AM: This is a topic I didn’t have a chance to explore much just because of the 18-minute length of TED talk. What we know about video games is they increase your visual-spatial intelligence, they increase your hand-eye coordination and they increase your divided-attention abilities, which is the ability to track multiple objects on a screen at once. But we’ve also seen some evidence that video games are linked to attention-deficiency problems that we’ve also seen from other screen media. In terms of screen media, video games are the most nutritious screen media, but I wouldn’t say that you can abandon reading and only play video games and have your mind still be in great shape, for example. In terms of recent video games getting simpler, there haven’t been any quantitative studies on that yet. There have been studies that have shown that the screen complexity has gotten greater, which would suggest that the benefits are going to aid divided attention abilities. Annecdotally, there is a lot of evidence that video games from the ’80s and ’90s were more difficult. You had fewer opportunities to save, they often didn’t provide as many flashing arrows for the player, you had to make your own maps, there weren’t any strategy guides, things like that. So some hardcore gamers have begun to complain that modern games are shorter and modern games are less difficult than they used to be. From the game companies’ point of view, this is a benefit. Games are more accessible to a larger audience, which is the same thing that led to the same trends in books, magazines, newspapers.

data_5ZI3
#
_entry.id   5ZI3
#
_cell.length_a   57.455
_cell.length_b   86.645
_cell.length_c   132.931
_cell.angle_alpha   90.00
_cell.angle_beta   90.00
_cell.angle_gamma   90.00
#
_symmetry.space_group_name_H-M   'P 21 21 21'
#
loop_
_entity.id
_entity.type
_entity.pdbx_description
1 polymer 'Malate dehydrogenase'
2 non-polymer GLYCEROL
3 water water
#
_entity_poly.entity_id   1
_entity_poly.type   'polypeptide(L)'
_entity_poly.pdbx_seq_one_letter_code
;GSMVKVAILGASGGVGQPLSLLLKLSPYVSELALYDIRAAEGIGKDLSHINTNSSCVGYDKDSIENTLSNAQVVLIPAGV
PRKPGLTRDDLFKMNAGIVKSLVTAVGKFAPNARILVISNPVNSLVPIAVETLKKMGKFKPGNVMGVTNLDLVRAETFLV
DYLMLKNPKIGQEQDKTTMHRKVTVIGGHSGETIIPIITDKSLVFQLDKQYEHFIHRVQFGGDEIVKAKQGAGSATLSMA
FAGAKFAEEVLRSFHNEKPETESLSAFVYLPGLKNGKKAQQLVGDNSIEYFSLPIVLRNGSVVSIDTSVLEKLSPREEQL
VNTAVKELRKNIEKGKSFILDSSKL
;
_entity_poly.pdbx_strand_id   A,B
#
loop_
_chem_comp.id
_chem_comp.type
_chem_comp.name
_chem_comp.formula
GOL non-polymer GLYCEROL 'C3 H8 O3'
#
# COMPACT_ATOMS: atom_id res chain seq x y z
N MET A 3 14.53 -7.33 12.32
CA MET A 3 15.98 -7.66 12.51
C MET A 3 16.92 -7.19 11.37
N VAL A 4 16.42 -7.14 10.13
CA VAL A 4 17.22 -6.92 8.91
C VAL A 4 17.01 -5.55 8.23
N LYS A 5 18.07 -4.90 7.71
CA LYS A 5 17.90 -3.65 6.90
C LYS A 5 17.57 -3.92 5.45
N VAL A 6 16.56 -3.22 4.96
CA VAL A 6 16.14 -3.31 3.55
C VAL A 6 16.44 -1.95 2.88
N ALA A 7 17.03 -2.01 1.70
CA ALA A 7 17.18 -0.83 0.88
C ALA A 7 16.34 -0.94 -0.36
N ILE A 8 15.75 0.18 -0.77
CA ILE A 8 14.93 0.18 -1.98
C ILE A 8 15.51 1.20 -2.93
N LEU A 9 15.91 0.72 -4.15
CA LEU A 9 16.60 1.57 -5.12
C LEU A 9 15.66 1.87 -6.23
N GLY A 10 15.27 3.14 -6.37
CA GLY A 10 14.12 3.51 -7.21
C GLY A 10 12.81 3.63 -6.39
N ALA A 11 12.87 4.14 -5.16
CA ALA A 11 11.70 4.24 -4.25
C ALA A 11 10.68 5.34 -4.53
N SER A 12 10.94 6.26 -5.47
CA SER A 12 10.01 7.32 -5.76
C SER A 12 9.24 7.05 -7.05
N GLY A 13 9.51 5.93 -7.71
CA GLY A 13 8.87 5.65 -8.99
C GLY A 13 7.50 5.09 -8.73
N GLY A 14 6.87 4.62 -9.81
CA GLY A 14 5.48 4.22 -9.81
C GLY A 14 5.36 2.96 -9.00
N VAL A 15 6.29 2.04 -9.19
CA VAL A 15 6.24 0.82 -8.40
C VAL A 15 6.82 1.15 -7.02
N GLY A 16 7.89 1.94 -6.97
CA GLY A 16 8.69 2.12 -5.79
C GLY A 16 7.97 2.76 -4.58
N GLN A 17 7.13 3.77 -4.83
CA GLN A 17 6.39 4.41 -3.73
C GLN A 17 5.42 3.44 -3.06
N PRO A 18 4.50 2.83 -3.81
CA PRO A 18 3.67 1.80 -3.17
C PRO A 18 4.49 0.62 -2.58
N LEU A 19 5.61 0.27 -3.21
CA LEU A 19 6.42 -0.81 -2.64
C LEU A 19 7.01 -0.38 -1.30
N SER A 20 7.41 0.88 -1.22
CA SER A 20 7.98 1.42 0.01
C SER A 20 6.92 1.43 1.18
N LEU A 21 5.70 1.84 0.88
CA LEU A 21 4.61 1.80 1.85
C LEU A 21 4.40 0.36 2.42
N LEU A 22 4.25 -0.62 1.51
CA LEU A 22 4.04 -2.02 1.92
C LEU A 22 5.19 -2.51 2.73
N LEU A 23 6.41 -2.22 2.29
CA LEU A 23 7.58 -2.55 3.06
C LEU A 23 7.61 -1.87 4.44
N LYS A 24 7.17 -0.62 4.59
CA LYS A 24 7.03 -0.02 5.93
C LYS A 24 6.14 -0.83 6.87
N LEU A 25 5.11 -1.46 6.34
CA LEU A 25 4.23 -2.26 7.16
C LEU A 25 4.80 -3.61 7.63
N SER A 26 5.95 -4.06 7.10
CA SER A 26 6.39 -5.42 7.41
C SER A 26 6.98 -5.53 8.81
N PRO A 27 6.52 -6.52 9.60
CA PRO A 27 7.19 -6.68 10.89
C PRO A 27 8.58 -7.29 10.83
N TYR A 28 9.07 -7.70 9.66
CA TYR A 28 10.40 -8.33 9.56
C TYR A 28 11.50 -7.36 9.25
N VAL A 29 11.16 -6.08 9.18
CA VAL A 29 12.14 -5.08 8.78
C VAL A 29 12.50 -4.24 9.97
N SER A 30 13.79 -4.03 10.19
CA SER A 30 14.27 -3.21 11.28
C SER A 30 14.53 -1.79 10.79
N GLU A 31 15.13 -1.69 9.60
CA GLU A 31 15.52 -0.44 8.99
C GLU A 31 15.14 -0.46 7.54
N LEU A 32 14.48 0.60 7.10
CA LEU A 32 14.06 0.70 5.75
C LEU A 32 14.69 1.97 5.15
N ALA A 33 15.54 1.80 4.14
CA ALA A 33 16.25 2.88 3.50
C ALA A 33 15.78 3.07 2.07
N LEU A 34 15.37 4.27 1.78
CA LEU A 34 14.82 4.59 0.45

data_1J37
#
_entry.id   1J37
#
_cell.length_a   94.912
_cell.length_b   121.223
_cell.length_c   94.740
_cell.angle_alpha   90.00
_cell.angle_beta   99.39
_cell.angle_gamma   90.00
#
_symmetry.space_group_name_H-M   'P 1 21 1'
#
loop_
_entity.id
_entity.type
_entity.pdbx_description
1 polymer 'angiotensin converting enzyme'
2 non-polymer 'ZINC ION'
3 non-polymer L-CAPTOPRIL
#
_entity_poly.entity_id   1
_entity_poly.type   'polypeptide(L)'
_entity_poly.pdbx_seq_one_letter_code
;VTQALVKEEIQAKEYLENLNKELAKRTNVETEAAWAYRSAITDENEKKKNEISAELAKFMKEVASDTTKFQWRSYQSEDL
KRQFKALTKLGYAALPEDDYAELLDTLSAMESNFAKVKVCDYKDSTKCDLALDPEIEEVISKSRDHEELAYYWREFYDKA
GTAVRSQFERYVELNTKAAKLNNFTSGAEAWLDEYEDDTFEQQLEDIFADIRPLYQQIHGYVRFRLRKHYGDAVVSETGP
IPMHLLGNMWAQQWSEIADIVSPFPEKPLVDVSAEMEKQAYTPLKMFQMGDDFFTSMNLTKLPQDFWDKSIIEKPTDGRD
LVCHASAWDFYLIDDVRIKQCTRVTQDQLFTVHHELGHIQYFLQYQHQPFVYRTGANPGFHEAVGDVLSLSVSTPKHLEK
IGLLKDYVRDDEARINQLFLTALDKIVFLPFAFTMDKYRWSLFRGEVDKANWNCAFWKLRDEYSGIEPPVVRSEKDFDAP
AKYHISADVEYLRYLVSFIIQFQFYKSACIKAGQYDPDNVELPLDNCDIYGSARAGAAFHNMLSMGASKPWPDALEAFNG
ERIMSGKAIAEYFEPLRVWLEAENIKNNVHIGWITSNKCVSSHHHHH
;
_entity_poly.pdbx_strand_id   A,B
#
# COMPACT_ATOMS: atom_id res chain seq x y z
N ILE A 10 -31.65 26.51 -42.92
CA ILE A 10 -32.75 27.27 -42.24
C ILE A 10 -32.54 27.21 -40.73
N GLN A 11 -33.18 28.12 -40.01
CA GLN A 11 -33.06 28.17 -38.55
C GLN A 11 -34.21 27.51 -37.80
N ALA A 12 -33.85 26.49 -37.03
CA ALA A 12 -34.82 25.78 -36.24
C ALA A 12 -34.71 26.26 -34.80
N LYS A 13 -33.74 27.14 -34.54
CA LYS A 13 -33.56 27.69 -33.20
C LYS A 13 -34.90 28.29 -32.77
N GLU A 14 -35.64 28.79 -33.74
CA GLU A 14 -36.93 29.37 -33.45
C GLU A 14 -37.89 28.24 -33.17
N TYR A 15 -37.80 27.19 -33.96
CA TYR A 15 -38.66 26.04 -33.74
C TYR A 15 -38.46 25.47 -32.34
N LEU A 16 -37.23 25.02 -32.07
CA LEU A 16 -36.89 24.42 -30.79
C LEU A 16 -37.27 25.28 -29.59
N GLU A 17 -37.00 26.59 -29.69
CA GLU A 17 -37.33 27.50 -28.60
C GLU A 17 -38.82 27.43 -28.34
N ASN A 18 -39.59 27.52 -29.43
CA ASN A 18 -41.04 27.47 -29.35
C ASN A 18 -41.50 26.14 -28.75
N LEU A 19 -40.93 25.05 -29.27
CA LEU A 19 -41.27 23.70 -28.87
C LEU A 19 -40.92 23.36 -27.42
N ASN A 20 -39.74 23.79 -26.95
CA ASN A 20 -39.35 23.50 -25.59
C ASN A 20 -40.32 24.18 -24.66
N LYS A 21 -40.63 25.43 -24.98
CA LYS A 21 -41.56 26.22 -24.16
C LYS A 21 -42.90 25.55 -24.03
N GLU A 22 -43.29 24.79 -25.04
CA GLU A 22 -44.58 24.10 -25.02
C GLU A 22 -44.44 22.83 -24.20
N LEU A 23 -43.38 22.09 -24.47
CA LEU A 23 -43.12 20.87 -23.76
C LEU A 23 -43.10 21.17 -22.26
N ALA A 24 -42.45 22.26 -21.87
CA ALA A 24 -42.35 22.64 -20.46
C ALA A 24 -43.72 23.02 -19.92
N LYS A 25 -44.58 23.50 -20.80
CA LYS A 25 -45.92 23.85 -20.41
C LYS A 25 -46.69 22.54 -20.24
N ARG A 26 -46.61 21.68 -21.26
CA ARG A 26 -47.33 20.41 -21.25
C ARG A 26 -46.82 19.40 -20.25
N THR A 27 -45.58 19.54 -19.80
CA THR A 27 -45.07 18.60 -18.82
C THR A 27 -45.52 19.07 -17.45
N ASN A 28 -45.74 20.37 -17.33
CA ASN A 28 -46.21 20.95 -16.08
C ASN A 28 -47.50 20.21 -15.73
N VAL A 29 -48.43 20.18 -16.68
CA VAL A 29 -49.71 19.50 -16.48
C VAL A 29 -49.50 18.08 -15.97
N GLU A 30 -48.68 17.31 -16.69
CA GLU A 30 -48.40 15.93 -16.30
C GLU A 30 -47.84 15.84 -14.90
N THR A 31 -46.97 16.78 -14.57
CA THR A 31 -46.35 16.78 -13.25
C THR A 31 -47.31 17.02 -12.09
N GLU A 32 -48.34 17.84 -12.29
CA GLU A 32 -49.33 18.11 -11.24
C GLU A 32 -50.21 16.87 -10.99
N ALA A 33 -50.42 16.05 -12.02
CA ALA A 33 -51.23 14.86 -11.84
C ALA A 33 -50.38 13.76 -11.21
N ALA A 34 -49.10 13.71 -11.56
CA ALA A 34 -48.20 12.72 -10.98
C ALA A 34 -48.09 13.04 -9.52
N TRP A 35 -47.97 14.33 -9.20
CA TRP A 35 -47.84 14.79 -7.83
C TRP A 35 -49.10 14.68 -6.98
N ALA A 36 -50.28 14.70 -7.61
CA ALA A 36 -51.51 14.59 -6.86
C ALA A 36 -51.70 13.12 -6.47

PD: How would you sell video games as a medium to people who don’t consider them legitimate?
AM: I think that people have a very limited view of what the medium consists of. For example, first-person shooters will get a lot of coverage and people will focus in on the violence, but you rarely see people show a video game like “Europa Universalis” or “Civilization IV” or “Spore.” You rarely see someone show the level of complexity involved in running a “World of Warcraft” raiding guild and the sheer logistical effort and leadership skills that are developed in that. So I think the answer is that more exposure to more types of games, rather than the continued media narrative we have showing first-person shooters, talking about violence, and ending the conversation there.